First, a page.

In other news of war resistance, US war resister Kyle Snyder has returned to Canada. Gerry Condon (Soldier Say No!) reports that Kyle Snyder and Maleah Friesen "moved to the quaint little town of Nelson" where "they have joined another war resister couple, Ryan and Jenna Johnson from California. Now the four of them are urgently seeking funds so they can rent a 2-bedroom apartment together" -- donations can be sent to Kyle Snyder, 310 A Victoria St., Nelson, BC, V1L 4K4, Canada or online via Courage to Resist (where they are tax-deductable). Synder depolyed to Iraq and, returning to the US in April of 2005, made the decision to self-check out and went to Canada. Following war resister Darrell Anderson's return from Canada to the US, Snyder decided to return as well, his attorney worked out an agreement with the US military, so, on October 31st, he turned himself in at Fort Knox only to self-check out again when the military refused to live up to the agreement. Condon quotes Synder stating: "I didn't leave Canada in order to go to jail -- just the opposite. I returned to the U.S. because the Army said they would discharge me with no jail time. But the Army lied to me -- again."

Lawyers Against the War's statement on the events can be found here. Vic notes 24 Hours Vancouver's one paragraph summary:

U.S. war resister Kyle Snyder is fighting deportation after he was arrested in his Nelson home last Friday. He came to Canada in 2005 while on leave from the Iraq war, and applied for refugee status, claiming the war was "illegal and immoral."

Sabina notes Prensa Latina's "Another US War Resister Court Martialed:"

The court martial of US soldier and conscientious objector Agustin Aguayo, who refused to return to Iraq because of the atrocities he witnessed, will start at US Mannheim Base in Germany on Tuesday, military sources confirmed.

As Sabina notes, there's not a lot of press on Agustin Aguayo. So we'll note a different section of Gillian Russom's interview with Helga Aguayo, the wife of Agustin. From "They're taking a stand for all of us" (Socialist Worker via Dissident Voice):

GR: What have the effects of Agustín’s deployment and then his incarceration been on you and your family?
HA: It's been emotionally draining for me. I consider myself a pretty assertive and strong woman, and I've seen myself become so stressed out, to the point where I've almost felt broken.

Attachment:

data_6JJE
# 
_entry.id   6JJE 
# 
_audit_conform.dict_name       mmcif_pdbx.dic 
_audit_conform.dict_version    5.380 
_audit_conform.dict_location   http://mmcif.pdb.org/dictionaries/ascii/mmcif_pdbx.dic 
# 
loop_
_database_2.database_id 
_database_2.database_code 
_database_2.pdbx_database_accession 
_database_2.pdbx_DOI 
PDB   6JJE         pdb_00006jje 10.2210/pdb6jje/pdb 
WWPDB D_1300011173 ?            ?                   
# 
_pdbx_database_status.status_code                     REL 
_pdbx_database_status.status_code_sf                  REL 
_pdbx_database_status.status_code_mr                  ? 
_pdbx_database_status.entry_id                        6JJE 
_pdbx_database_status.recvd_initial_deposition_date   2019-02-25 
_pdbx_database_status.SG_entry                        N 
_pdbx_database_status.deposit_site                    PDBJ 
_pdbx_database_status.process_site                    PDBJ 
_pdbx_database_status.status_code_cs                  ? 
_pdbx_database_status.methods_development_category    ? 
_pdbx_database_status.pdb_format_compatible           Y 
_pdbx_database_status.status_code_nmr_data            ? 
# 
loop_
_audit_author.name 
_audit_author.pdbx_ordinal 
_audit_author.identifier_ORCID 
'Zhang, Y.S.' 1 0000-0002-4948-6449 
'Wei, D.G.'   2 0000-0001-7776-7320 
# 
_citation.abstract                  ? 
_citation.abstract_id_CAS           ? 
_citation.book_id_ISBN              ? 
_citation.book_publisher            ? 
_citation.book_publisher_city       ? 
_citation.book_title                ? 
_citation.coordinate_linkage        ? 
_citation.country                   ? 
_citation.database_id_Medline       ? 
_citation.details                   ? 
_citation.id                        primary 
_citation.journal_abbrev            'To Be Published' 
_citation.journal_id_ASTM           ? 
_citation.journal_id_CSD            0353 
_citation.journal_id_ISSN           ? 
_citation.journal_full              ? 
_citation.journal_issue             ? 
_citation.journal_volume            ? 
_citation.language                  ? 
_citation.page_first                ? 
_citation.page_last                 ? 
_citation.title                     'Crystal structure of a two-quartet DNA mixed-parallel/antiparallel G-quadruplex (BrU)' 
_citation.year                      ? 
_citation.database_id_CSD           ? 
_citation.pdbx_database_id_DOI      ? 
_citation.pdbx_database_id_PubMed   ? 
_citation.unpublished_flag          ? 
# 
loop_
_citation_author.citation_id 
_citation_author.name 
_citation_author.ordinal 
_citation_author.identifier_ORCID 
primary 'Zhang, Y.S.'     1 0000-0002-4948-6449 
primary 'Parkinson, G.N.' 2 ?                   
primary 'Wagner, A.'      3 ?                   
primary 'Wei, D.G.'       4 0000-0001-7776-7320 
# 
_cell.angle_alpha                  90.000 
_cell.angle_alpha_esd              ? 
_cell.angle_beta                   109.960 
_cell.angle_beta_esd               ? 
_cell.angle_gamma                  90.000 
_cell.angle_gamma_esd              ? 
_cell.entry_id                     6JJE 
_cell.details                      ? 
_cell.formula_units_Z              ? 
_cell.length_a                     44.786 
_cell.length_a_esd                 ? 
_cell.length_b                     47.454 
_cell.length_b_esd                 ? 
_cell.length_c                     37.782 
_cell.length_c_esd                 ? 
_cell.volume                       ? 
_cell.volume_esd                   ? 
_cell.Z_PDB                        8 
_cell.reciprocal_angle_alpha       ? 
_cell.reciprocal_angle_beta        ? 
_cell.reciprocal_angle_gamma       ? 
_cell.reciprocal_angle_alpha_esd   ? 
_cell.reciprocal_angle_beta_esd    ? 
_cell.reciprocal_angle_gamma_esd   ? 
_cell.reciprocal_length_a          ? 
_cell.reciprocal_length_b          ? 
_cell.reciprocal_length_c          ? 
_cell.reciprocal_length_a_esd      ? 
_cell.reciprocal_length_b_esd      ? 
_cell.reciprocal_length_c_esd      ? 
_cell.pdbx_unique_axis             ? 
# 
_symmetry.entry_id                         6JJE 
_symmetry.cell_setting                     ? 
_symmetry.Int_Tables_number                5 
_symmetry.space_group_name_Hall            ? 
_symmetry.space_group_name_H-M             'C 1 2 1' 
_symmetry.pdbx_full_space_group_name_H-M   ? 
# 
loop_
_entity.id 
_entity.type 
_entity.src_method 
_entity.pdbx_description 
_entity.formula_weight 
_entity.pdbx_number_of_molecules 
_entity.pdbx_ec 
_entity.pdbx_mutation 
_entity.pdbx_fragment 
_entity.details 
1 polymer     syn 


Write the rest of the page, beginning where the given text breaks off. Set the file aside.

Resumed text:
What I experienced firsthand from the military -- the questioning, the searching of my home -- is intimidation on such a high level. You're not used to being interrogated and questioned by people in uniform when you're just a regular person. It was intense, to say the least.
But they haven't broken me, and they won't break me. I will stand by my husband.
We will continue to fight this. If anything, it's made us stronger. Our daughters have a resolve and have learned some valuable lessons on standing up for what you believe in. As hard as it's been, we've been given this amazing voice that I never imagined having, and that’s a positive thing.
When my husband enlisted, we were very ignorant. We had both graduated from college and had no idea about history or the military. Now, our eyes are wide open.
I just found out that Los Angeles is the number-one place for military recruitment in the country. That’s unacceptable to me -- the way they recruit and prey on the people who have the least.
I want to bring awareness to these issues. I've already started counter-recruitment, and I know Agustín is committed to that. We will never be quiet ever again.
To learn more about Agustín's case, how you can show your support, and to donate to his defense fund, go to on the Web.

For those not interested in Mr. Crazy (a number of e-mails this morning), Billie notes "EXCLUSIVE: DEMOCRACY NOW! Confronts Wesley Clark Over His Bombing Of Civilians, Use Of Cluster Bombs And Depleted Uranium And The Bombing Of Serb Television" (Democracy Now!):

This is in sharp contrast to statements Clark made as a commentator on CNN before the bombing last year. In January, Clark told CNN, "He [Hussein] does have weapons of mass destruction." When asked, "And you could say that categorically?" Clark responded: "Absolutely."
In February, Clark told CNN, "The credibility of the United States is on the line, and Saddam Hussein has these weapons and so, you know, we're going to go ahead and do this and the rest of the world's got to get with us...The U.N. has got to come in and belly up to the bar on this. But the president of the United States has put his credibility on the line, too. And so this is the time that these nations around the world, and the United Nations, are going to have to look at this evidence and decide who they line up with."

And we'll also note, September 18, 2003, "General Wesley Clark: The Anti War Warrior?" (Democracy Now!):